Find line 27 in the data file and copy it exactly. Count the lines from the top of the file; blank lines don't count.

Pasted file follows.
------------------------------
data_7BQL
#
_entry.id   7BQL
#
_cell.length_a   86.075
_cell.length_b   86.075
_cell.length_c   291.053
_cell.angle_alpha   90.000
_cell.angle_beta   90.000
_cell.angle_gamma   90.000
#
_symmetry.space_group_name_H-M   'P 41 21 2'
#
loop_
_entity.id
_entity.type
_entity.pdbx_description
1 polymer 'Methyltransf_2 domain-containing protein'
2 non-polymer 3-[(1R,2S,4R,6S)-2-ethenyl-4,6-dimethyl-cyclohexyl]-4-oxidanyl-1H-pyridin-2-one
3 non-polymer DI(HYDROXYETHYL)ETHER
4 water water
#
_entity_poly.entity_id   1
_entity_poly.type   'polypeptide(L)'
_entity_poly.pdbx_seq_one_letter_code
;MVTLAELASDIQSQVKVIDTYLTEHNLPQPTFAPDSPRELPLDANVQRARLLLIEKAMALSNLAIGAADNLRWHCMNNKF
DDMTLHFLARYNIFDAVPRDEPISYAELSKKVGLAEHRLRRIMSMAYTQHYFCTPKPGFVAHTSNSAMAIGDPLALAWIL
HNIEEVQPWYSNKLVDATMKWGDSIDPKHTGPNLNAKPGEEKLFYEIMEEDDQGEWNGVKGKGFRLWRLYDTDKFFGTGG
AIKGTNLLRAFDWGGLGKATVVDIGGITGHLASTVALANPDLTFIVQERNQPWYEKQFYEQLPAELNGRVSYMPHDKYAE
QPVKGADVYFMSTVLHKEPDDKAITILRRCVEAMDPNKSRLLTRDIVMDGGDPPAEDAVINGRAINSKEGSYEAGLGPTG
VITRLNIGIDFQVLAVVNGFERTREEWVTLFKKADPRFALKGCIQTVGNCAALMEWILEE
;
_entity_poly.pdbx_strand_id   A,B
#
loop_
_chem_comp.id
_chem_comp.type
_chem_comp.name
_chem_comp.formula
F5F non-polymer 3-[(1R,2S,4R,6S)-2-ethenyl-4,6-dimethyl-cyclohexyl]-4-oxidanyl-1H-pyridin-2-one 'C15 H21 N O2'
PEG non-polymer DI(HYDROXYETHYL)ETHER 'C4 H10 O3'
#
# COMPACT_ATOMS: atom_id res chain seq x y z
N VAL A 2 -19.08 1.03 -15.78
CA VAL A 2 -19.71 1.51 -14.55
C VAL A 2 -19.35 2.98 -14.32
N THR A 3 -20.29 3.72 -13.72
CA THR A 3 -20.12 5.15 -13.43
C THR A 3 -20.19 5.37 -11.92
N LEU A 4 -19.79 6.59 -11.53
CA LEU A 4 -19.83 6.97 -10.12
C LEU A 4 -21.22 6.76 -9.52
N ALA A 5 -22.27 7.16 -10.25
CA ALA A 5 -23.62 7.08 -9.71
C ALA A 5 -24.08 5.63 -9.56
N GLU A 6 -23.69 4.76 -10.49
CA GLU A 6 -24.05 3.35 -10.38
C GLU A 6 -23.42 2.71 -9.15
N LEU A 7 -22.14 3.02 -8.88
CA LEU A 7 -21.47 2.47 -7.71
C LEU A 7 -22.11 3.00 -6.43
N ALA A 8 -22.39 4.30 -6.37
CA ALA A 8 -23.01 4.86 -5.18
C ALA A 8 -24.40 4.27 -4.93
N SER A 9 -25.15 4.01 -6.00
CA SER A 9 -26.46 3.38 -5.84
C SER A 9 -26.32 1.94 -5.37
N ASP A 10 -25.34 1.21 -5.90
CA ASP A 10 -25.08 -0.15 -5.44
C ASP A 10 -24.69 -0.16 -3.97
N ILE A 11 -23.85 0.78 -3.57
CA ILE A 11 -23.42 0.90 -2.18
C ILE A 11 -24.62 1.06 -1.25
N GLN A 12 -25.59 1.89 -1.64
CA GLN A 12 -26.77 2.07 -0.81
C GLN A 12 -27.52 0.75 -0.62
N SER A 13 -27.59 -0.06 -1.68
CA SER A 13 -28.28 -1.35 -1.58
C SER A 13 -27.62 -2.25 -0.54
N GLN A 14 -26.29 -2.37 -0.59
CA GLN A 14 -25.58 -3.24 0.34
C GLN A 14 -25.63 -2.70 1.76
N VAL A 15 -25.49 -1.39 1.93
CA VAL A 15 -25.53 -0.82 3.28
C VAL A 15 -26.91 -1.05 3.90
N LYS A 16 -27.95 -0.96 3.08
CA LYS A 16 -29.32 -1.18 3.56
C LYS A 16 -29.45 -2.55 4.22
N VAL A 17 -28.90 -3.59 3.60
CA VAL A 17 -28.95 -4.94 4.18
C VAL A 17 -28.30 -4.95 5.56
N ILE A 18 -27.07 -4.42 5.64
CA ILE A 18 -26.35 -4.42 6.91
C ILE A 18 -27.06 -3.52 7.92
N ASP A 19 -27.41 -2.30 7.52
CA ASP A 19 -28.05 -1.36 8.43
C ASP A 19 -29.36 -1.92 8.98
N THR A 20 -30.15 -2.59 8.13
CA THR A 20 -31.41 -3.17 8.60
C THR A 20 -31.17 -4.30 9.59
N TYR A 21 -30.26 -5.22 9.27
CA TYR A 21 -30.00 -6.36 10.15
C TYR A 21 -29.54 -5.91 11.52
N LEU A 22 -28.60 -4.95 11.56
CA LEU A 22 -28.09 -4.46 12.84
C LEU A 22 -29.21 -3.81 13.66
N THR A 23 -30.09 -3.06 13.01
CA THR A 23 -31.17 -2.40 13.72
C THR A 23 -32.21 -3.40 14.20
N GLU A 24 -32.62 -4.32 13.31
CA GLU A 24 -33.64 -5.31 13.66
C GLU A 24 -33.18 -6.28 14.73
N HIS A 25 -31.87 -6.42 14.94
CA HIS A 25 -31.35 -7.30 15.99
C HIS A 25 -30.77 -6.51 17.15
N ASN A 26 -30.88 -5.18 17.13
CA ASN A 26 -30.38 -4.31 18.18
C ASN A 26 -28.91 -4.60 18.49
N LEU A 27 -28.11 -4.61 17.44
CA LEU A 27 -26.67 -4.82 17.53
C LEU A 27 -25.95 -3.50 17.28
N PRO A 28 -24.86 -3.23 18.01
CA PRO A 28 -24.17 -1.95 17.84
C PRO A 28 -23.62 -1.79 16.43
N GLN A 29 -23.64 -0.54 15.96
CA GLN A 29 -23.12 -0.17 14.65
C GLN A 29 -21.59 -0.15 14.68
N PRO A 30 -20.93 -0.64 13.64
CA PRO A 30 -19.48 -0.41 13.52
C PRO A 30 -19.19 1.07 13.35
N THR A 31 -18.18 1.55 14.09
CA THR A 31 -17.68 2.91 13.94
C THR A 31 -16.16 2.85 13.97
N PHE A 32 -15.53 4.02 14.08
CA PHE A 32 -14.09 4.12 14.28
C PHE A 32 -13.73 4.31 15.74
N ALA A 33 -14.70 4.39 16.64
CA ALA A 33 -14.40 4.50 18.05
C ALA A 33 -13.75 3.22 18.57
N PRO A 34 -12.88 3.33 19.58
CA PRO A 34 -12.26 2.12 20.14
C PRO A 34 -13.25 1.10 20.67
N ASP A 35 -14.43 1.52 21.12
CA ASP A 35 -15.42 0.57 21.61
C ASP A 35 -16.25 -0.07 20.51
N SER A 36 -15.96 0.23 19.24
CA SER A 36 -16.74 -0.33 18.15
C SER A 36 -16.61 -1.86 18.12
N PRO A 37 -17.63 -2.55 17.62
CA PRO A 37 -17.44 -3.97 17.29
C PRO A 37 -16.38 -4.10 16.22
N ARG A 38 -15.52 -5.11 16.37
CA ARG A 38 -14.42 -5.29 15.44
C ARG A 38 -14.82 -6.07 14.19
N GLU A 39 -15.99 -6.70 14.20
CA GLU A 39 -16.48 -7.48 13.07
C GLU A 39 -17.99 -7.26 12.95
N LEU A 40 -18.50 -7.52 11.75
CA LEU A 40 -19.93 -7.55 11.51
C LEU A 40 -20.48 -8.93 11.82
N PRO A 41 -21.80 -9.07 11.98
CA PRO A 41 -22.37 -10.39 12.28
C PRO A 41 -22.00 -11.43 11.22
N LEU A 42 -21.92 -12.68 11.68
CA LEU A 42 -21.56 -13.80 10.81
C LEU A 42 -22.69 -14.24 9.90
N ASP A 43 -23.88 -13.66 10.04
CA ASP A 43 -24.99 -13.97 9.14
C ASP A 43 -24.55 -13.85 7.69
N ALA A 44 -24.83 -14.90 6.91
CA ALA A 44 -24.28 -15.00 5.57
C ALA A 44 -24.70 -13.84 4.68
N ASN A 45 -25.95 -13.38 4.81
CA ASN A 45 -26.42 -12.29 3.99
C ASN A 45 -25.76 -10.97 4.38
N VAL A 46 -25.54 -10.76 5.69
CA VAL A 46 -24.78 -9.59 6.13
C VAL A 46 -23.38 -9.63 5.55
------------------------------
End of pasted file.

DDMTLHFLARYNIFDAVPRDEPISYAELSKKVGLAEHRLRRIMSMAYTQHYFCTPKPGFVAHTSNSAMAIGDPLALAWIL